Matilda says COVID-19 brought back superstitions in her village and dealing with it was a challenging task. She said that many villagers initially thought Covid was a “hoax” and feared they would die if they get vaccinated. Matilda once again did what she is known for in her village – she went door-to-door and educated the villagers about COVID-19 and its vaccination. After a lot of hardwork and daily visits, she was able to convince people in her village to get tested, isolate (if Covid positive), and get vaccinated. Because of her constant efforts, today her village boasts of 100 per cent COVID-19 vaccination status.

Matilda signs off by saying,

I love helping people. I love the fact that because of my efforts today I have been able to save so many lives and many in my village are living a healthy life. Being an ASHA worker is not an easy task, we have to understand the villagers’ point of view and then convince them in a way they will understand. But with dedication and constant efforts anything is possible.

About ASHA Workers

ASHA (which means hope in Hindi) is an acronym for Accredited Social Health Activist. ASHAs are the grassroot health workers assisting the Ministry of Health and Family Welfare (MoHFW) in delivering primary healthcare, particularly for women and children, in both rural and urban areas since 2005. There are over 10 lakh ASHA workers in the country. In May 2022, the World Health Organisation’s Director-General Dr Tedros Adhanom Ghebreyesus honoured ASHA workers for their crucial role in linking the community with the health system, to ensure those living in rural poverty can access primary health care services, as shown throughout the COVID-19 pandemic. India’s ASHAs are among the six recipients of the WHO Director-General’s Global Health Leaders Award. The award ceremony was part of the live-streamed high-level opening session of the 75th World Health Assembly.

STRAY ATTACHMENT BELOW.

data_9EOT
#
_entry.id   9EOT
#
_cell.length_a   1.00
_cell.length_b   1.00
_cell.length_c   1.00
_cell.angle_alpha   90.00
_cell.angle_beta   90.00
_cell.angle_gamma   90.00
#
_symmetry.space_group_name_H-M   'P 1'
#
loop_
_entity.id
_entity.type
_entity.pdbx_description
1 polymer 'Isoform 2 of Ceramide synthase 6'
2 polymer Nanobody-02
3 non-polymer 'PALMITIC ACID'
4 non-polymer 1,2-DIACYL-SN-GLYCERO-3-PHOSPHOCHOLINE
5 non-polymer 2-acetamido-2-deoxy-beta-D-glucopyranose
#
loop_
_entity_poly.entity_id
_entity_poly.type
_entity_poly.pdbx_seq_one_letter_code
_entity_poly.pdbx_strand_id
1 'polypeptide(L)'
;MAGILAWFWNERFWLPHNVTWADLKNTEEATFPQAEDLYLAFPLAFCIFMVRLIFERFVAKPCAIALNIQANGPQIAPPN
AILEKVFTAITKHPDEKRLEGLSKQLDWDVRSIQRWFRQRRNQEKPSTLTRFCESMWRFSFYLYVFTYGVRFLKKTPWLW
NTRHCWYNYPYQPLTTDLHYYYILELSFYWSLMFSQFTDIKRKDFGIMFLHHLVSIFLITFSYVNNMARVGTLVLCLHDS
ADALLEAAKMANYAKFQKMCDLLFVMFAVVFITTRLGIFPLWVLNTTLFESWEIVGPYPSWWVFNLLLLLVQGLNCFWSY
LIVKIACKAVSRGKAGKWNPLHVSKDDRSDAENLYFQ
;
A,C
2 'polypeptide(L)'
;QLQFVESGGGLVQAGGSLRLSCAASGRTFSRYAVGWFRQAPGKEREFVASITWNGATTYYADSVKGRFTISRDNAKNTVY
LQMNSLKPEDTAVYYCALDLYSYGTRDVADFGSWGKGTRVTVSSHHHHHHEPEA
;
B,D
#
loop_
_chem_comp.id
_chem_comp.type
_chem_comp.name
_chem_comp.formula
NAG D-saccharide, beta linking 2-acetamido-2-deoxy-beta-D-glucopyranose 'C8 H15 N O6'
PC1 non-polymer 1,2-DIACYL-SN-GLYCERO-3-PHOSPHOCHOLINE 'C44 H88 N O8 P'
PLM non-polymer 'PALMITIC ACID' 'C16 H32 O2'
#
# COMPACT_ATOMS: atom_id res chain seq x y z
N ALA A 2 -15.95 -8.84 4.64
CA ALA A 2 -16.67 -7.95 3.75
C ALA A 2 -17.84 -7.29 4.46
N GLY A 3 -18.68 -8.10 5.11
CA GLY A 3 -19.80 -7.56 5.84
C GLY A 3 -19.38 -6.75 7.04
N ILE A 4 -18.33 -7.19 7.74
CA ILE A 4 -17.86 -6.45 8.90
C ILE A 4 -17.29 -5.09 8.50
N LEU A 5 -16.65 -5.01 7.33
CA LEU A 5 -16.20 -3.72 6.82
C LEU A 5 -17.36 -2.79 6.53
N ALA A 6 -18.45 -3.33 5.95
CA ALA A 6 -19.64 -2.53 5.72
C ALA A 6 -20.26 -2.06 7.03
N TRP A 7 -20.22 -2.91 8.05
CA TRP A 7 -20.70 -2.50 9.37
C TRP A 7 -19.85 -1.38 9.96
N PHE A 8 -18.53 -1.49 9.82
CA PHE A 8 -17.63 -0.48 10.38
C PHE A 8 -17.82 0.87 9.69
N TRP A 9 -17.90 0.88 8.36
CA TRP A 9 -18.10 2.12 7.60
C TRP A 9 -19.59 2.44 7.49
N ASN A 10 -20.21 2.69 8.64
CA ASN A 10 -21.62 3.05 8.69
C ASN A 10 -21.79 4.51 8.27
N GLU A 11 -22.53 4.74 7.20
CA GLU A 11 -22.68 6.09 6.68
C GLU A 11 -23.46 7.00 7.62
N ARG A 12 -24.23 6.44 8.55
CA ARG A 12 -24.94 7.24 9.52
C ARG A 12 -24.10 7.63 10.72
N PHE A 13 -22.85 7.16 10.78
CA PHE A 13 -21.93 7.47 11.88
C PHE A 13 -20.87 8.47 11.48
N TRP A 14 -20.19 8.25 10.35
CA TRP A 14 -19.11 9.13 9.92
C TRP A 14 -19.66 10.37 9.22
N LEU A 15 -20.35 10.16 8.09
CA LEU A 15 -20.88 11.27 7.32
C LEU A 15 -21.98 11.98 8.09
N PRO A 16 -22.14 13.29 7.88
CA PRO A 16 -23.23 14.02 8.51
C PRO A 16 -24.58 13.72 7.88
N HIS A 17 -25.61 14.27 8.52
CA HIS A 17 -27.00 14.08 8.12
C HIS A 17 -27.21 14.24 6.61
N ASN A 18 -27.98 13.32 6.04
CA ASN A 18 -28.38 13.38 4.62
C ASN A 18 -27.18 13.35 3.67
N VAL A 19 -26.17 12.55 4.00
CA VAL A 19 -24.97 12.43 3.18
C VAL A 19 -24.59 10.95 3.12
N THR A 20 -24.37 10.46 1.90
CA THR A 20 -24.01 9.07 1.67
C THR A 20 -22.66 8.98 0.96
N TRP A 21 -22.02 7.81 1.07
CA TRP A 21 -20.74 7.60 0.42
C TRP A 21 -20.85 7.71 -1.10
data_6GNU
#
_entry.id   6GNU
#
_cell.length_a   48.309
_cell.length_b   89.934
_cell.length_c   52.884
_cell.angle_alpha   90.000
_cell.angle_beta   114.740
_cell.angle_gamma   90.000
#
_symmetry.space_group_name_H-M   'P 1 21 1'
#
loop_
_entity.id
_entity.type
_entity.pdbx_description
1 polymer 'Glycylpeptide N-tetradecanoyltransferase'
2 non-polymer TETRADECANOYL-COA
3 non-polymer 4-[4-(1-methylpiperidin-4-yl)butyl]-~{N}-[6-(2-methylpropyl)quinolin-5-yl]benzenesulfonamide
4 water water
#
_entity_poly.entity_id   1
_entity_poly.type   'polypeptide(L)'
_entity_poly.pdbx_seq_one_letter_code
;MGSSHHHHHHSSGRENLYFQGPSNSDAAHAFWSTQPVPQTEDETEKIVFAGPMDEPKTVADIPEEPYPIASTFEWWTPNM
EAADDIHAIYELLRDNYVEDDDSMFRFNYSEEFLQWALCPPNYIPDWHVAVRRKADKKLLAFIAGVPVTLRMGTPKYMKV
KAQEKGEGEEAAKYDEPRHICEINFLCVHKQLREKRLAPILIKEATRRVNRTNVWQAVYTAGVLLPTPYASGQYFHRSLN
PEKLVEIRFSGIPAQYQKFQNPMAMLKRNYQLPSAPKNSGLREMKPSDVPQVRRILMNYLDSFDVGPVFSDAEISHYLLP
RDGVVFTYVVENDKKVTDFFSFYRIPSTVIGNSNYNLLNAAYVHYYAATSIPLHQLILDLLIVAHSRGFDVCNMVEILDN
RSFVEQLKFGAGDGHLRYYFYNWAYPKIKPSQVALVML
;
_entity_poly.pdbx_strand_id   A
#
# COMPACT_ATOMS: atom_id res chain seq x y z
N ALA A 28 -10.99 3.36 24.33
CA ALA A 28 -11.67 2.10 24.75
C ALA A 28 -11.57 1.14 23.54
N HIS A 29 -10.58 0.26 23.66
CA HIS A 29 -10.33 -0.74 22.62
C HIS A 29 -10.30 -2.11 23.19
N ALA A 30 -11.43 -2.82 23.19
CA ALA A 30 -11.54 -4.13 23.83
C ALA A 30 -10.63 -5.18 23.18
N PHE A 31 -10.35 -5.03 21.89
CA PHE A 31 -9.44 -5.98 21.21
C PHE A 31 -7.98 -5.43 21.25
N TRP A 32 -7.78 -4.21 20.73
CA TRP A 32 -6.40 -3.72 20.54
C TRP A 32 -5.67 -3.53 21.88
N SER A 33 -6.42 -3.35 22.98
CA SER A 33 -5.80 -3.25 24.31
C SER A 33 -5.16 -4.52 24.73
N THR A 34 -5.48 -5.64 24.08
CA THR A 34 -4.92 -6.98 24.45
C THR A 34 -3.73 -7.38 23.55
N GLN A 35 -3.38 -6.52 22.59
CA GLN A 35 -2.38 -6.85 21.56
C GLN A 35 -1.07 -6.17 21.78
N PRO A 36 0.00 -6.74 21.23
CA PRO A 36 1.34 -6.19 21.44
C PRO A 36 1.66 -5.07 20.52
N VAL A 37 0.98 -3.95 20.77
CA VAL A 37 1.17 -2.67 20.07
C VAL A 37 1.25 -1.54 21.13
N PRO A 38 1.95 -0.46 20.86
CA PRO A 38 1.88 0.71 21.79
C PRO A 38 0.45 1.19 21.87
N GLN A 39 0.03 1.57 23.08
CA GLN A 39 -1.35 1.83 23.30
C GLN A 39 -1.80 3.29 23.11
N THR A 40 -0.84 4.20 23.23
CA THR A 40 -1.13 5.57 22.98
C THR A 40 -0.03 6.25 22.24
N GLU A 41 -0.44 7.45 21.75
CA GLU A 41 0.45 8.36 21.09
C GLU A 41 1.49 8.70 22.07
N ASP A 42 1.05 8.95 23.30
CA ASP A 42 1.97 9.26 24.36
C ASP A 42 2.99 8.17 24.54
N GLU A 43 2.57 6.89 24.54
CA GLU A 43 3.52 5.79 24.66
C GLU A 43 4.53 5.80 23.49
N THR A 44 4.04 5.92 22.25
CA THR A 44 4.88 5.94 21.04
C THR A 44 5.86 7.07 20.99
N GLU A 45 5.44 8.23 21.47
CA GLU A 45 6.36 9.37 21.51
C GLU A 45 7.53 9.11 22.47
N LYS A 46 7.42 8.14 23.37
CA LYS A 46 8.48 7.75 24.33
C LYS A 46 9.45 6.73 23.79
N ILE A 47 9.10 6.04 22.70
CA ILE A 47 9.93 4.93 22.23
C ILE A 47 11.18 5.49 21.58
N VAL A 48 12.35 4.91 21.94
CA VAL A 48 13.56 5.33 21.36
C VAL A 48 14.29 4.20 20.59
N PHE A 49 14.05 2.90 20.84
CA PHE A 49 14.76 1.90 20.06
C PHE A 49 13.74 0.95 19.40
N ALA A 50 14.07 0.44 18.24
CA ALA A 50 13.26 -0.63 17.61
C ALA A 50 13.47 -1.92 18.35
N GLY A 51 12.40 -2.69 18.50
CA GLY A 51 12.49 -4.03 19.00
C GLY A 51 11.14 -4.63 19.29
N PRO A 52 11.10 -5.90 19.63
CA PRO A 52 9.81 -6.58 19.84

NDTV – Dettol have been working towards a clean and healthy India since 2014 via the Banega Swachh India initiative, which is helmed by Campaign Ambassador Amitabh Bachchan. The campaign aims to highlight the inter-dependency of humans and the environment, and of humans on one another with the focus on One Health, One Planet, One Future – Leaving No One Behind. It stresses on the need to take care of, and consider, everyone’s health in India – especially vulnerable communities – the LGBTQ populationindigenous people, India’s different tribes, ethnic and linguistic minorities, people with disabilities, migrants, geographically remote populations, gender and sexual minorities. In wake of the current COVID-19 pandemic, the need for WASH (WaterSanitation and Hygiene) is reaffirmed as handwashing is one of the ways to prevent Coronavirus infection and other diseases. The campaign will continue to raise awareness on the same along with focussing on the importance of nutrition and healthcare for women and children, fight malnutrition, mental wellbeing, self care, science and health, adolescent health & gender awareness. Along with the health of people, the campaign has realised the need to also take care of the health of the eco-system. Our environment is fragile due to human activity, which is not only over-exploiting available resources, but also generating immense pollution as a result of using and extracting those resources. The imbalance has also led to immense biodiversity loss that has caused one of the biggest threats to human survival – climate change. It has now been described as a “code red for humanity.” The campaign will continue to cover issues like air pollutionwaste managementplastic banmanual scavenging and sanitation workers and menstrual hygiene. Banega Swasth India will also be taking forward the dream of Swasth Bharat, the campaign feels that only a Swachh or clean India where toilets are used and open defecation free (ODF) status achieved as part of the Swachh Bharat Abhiyan launched by Prime Minister Narendra Modi in 2014, can eradicate diseases like diahorrea and the country can become a Swasth or healthy India.